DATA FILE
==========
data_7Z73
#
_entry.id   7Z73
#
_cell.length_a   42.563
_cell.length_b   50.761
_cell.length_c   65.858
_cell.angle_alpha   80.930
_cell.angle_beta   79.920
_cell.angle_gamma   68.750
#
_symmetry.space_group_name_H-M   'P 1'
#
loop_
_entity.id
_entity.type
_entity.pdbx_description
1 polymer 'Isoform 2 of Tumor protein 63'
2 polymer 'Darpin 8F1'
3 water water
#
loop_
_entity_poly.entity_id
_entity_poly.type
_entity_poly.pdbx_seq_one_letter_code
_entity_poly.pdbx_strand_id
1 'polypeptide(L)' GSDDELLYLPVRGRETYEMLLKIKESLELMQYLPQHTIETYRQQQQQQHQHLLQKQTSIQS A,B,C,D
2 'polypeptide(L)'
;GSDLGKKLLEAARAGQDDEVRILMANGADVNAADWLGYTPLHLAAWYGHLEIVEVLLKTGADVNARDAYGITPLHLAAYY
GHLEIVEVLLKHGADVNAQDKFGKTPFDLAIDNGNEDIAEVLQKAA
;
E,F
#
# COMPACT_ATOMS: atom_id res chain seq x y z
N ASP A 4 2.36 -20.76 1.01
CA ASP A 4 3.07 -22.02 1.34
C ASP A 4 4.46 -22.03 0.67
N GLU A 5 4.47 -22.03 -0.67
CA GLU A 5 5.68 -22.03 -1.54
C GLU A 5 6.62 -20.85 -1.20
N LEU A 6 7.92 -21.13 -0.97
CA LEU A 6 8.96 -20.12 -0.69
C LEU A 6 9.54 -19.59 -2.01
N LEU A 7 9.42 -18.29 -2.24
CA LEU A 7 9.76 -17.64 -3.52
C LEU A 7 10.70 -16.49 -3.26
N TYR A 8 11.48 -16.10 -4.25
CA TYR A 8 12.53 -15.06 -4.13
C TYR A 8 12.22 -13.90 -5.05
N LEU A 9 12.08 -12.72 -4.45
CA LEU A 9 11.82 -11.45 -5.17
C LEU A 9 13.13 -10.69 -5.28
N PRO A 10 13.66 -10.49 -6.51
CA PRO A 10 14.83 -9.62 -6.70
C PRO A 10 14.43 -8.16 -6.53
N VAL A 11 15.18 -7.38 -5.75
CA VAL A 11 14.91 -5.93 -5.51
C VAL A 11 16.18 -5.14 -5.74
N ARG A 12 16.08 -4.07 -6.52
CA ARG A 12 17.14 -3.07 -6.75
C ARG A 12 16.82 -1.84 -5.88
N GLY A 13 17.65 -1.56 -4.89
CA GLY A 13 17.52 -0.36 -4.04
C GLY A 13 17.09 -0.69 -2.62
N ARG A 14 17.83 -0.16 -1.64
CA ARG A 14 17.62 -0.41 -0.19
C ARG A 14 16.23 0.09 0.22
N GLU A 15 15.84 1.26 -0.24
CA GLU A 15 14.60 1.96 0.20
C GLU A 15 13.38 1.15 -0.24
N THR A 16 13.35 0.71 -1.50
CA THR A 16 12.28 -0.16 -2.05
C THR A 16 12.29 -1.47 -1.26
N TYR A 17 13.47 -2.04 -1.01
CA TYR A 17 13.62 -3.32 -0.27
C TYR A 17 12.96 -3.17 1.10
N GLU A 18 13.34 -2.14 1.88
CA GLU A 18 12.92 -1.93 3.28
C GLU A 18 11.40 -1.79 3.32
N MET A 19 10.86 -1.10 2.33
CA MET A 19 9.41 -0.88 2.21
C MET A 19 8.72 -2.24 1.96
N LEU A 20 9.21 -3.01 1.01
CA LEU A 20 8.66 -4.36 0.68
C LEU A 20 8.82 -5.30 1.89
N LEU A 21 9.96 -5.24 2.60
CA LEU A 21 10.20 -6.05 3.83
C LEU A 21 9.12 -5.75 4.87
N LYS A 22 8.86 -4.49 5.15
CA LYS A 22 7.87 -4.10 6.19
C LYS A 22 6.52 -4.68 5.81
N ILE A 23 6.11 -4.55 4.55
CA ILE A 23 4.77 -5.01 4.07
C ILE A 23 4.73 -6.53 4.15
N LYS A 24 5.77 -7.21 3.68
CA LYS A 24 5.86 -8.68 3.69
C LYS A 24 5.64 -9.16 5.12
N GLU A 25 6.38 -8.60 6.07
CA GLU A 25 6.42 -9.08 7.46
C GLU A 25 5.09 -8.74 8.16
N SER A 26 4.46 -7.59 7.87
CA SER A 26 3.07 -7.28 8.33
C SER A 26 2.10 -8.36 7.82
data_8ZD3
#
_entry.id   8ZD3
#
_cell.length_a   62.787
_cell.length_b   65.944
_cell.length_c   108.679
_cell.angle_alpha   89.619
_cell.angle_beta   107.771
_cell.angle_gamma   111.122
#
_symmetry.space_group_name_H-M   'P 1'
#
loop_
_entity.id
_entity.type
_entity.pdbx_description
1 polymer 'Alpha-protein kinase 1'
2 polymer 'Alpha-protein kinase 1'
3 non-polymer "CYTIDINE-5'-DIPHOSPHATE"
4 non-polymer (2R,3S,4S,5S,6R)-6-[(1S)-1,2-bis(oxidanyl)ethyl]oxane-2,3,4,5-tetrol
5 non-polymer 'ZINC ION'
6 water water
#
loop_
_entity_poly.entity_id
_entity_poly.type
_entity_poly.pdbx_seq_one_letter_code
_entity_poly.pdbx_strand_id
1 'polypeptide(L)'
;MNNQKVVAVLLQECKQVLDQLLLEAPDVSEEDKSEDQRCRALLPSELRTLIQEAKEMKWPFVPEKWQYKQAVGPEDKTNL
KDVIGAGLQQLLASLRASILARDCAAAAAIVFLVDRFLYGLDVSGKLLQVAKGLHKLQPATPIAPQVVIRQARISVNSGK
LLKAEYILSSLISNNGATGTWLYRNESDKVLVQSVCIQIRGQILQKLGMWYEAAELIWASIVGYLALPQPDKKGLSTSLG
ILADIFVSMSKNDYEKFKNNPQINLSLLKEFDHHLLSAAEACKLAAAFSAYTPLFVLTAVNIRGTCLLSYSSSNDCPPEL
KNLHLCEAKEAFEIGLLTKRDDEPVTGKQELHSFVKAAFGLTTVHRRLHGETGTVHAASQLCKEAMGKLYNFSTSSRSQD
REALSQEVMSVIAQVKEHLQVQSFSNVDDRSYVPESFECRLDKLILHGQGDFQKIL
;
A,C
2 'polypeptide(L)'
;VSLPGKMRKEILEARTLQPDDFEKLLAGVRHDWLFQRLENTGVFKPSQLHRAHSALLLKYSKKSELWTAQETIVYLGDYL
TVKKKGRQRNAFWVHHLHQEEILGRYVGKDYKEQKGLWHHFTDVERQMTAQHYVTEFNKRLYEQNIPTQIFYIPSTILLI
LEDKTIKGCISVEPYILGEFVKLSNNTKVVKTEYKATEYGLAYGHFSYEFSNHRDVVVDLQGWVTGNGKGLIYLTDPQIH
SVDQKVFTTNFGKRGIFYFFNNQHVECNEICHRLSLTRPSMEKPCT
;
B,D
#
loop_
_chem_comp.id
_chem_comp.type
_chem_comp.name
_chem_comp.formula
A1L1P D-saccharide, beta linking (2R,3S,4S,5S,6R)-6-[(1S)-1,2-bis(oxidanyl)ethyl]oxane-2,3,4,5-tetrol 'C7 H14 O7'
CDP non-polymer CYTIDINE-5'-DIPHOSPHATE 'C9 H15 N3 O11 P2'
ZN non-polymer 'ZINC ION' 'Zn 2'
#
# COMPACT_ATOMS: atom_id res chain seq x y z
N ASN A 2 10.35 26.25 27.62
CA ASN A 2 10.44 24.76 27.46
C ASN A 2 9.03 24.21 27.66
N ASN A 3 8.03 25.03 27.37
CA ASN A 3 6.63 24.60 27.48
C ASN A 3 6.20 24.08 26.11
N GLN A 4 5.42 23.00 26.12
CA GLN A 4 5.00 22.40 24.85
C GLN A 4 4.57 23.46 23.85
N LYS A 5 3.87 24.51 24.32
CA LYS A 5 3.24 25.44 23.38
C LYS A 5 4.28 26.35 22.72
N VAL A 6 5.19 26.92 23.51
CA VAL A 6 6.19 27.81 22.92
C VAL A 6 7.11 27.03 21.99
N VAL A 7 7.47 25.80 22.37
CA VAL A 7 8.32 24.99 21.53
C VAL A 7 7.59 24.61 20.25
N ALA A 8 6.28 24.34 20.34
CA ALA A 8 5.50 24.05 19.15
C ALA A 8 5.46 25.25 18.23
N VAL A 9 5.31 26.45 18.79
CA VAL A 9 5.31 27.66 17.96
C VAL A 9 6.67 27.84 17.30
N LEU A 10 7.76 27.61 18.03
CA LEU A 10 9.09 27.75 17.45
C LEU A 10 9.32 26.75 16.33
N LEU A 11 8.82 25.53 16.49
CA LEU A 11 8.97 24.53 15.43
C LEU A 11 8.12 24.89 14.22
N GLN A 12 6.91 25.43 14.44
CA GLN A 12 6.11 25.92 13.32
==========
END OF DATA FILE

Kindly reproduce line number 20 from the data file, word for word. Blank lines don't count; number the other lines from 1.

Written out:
3 water water